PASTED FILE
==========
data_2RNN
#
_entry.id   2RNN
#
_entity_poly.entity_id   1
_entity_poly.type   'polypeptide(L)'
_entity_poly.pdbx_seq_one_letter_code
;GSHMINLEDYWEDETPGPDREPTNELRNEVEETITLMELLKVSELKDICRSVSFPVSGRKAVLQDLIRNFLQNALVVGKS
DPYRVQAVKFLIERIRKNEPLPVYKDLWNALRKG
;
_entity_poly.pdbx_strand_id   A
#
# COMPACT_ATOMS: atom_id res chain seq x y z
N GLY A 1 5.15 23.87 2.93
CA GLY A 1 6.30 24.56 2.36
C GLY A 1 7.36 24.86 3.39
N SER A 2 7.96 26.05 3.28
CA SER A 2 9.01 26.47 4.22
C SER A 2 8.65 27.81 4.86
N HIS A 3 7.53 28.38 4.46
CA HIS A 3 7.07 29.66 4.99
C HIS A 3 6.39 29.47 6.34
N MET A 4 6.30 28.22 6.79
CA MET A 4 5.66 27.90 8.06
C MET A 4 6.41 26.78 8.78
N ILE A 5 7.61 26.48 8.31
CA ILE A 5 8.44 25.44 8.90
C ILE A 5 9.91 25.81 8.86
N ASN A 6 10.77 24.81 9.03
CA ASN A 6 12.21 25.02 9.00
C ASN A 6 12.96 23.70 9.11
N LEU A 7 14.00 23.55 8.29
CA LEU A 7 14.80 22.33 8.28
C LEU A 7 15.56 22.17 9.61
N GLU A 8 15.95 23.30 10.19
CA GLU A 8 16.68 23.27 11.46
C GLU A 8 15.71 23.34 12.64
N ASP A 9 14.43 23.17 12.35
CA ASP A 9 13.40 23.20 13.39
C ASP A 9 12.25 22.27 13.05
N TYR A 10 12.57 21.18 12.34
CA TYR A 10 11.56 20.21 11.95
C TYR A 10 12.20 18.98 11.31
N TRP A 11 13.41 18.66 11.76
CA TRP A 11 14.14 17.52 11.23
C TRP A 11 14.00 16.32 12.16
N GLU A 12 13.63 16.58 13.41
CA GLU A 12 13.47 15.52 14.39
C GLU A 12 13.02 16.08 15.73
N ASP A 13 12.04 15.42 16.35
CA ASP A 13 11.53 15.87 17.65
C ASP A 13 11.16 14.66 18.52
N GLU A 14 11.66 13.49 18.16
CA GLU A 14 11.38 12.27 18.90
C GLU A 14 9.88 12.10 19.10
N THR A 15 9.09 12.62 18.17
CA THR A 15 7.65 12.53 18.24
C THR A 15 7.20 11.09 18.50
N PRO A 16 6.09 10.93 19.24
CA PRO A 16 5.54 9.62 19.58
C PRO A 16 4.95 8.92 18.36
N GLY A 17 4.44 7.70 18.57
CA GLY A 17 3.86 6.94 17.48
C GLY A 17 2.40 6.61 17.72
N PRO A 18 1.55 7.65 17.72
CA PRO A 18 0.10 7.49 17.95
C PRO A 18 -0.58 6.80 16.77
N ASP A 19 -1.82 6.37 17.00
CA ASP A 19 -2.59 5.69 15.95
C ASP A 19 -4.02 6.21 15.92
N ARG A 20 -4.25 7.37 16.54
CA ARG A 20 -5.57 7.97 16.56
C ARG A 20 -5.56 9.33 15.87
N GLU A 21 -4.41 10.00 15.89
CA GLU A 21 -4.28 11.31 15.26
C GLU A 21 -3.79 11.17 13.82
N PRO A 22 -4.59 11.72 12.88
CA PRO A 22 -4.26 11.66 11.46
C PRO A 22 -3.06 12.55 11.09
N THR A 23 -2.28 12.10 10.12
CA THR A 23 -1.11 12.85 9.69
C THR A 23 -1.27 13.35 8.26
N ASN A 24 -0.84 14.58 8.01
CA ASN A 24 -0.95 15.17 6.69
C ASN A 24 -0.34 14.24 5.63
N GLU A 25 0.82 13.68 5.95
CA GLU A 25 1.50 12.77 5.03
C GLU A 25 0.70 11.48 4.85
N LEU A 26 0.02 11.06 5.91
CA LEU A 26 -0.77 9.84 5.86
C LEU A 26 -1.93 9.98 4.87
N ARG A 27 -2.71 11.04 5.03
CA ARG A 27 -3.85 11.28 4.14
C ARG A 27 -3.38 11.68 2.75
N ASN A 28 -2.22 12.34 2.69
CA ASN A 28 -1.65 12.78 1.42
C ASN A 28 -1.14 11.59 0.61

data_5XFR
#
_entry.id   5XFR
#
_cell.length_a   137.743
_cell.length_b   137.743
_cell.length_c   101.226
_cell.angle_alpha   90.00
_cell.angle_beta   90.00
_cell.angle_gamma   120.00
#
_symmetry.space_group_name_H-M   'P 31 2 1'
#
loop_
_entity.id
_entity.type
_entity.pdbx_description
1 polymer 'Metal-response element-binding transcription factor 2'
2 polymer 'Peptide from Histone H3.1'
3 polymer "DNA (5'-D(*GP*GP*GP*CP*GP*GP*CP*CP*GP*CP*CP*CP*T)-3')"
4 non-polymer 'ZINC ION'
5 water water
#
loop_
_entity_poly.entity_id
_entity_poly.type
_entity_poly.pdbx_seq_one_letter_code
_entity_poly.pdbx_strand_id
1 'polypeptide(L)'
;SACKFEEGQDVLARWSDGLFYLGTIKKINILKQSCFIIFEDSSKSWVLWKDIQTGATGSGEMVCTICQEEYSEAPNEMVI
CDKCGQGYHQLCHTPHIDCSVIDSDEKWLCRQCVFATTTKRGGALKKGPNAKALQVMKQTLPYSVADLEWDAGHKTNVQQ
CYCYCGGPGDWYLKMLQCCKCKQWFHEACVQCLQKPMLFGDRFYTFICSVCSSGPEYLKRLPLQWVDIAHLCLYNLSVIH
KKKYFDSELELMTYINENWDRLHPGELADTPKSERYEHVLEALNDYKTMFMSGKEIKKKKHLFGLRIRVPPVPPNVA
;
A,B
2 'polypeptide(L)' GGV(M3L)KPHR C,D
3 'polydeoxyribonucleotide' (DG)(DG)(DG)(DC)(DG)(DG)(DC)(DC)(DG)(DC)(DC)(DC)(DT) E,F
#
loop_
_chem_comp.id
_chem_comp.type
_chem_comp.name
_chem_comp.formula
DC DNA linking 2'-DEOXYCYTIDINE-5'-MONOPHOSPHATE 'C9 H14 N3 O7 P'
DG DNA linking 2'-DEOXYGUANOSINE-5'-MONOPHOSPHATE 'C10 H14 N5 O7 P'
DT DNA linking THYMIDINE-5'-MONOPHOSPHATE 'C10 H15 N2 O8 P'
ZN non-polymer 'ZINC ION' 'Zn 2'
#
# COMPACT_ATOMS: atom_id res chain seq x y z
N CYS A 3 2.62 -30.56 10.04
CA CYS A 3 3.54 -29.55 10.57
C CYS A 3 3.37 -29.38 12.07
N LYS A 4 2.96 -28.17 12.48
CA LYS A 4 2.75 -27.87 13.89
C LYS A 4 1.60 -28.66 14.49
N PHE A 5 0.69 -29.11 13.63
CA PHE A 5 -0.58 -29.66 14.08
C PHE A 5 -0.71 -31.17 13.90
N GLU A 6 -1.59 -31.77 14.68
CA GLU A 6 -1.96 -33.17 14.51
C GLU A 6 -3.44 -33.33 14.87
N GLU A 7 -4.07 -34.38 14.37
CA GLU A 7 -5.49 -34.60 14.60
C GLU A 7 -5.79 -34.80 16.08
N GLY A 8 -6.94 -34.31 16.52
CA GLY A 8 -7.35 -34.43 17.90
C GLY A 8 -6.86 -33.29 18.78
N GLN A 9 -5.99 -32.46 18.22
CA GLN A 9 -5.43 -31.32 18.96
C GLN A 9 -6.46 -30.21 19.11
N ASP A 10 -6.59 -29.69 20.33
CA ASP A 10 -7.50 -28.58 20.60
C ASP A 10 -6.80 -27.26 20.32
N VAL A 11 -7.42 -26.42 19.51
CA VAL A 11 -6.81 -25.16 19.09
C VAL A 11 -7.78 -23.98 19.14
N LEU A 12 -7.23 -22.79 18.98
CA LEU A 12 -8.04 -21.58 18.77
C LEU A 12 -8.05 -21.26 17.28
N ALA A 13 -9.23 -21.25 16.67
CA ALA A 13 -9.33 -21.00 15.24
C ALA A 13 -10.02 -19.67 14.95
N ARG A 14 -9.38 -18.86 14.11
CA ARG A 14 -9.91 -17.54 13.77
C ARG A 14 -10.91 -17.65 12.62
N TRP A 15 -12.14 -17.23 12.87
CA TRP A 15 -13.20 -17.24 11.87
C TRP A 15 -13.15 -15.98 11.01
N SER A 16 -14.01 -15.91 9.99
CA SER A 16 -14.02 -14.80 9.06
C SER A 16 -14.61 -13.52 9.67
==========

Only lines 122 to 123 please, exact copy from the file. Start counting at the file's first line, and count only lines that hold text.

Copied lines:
_entity_poly.entity_id
_entity_poly.type